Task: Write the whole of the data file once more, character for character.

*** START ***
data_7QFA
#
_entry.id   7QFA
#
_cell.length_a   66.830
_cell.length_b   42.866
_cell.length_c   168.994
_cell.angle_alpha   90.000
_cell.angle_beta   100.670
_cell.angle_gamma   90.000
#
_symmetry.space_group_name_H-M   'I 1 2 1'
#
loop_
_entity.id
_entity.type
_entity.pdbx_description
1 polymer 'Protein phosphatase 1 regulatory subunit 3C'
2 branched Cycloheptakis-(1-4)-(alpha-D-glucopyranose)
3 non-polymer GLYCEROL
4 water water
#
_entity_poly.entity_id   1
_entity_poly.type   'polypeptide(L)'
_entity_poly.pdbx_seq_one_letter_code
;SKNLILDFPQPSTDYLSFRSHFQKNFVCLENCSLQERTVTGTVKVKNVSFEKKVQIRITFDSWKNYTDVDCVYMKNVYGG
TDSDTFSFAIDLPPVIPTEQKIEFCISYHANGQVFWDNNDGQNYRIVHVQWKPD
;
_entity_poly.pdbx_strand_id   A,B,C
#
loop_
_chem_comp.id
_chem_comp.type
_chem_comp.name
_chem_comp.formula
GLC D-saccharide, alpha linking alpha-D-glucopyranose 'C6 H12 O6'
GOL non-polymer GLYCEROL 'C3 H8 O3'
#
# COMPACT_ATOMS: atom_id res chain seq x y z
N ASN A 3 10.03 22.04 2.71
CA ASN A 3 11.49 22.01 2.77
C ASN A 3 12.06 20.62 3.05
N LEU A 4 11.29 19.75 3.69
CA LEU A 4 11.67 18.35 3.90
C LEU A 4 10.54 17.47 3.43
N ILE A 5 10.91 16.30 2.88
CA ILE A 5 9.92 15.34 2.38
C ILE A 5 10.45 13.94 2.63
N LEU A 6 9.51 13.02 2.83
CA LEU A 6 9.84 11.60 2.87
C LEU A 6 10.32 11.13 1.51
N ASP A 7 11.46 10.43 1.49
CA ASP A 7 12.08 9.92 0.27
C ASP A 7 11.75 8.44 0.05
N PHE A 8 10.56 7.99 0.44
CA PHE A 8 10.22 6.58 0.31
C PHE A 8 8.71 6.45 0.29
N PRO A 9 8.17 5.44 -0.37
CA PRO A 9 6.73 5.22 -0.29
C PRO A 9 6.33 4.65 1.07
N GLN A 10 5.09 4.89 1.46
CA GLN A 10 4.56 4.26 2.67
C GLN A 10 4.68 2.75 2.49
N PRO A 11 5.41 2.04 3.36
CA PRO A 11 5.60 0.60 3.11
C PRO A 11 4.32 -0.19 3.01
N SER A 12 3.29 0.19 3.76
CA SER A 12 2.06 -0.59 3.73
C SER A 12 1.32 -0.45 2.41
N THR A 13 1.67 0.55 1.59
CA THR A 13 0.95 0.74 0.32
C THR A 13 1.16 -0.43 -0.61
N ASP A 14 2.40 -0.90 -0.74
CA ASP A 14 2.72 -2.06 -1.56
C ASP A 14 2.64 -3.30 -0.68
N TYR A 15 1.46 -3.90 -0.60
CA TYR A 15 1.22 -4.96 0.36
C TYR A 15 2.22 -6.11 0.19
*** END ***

data_7QFA
#
_entry.id   7QFA
#
_cell.length_a   66.830
_cell.length_b   42.866
_cell.length_c   168.994
_cell.angle_alpha   90.000
_cell.angle_beta   100.670
_cell.angle_gamma   90.000
#
_symmetry.space_group_name_H-M   'I 1 2 1'
#
loop_
_entity.id
_entity.type
_entity.pdbx_description
1 polymer 'Protein phosphatase 1 regulatory subunit 3C'
2 branched Cycloheptakis-(1-4)-(alpha-D-glucopyranose)
3 non-polymer GLYCEROL
4 water water
#
_entity_poly.entity_id   1
_entity_poly.type   'polypeptide(L)'
_entity_poly.pdbx_seq_one_letter_code
;SKNLILDFPQPSTDYLSFRSHFQKNFVCLENCSLQERTVTGTVKVKNVSFEKKVQIRITFDSWKNYTDVDCVYMKNVYGG
TDSDTFSFAIDLPPVIPTEQKIEFCISYHANGQVFWDNNDGQNYRIVHVQWKPD
;
_entity_poly.pdbx_strand_id   A,B,C
#
loop_
_chem_comp.id
_chem_comp.type
_chem_comp.name
_chem_comp.formula
GLC D-saccharide, alpha linking alpha-D-glucopyranose 'C6 H12 O6'
GOL non-polymer GLYCEROL 'C3 H8 O3'
#
# COMPACT_ATOMS: atom_id res chain seq x y z
N ASN A 3 10.03 22.04 2.71
CA ASN A 3 11.49 22.01 2.77
C ASN A 3 12.06 20.62 3.05
N LEU A 4 11.29 19.75 3.69
CA LEU A 4 11.67 18.35 3.90
C LEU A 4 10.54 17.47 3.43
N ILE A 5 10.91 16.30 2.88
CA ILE A 5 9.92 15.34 2.38
C ILE A 5 10.45 13.94 2.63
N LEU A 6 9.51 13.02 2.83
CA LEU A 6 9.84 11.60 2.87
C LEU A 6 10.32 11.13 1.51
N ASP A 7 11.46 10.43 1.49
CA ASP A 7 12.08 9.92 0.27
C ASP A 7 11.75 8.44 0.05
N PHE A 8 10.56 7.99 0.44
CA PHE A 8 10.22 6.58 0.31
C PHE A 8 8.71 6.45 0.29
N PRO A 9 8.17 5.44 -0.37
CA PRO A 9 6.73 5.22 -0.29
C PRO A 9 6.33 4.65 1.07
N GLN A 10 5.09 4.89 1.46
CA GLN A 10 4.56 4.26 2.67
C GLN A 10 4.68 2.75 2.49
N PRO A 11 5.41 2.04 3.36
CA PRO A 11 5.60 0.60 3.11
C PRO A 11 4.32 -0.19 3.01
N SER A 12 3.29 0.19 3.76
CA SER A 12 2.06 -0.59 3.73
C SER A 12 1.32 -0.45 2.41
N THR A 13 1.67 0.55 1.59
CA THR A 13 0.95 0.74 0.32
C THR A 13 1.16 -0.43 -0.61
N ASP A 14 2.40 -0.90 -0.74
CA ASP A 14 2.72 -2.06 -1.56
C ASP A 14 2.64 -3.30 -0.68
N TYR A 15 1.46 -3.90 -0.60
CA TYR A 15 1.22 -4.96 0.36
C TYR A 15 2.22 -6.11 0.19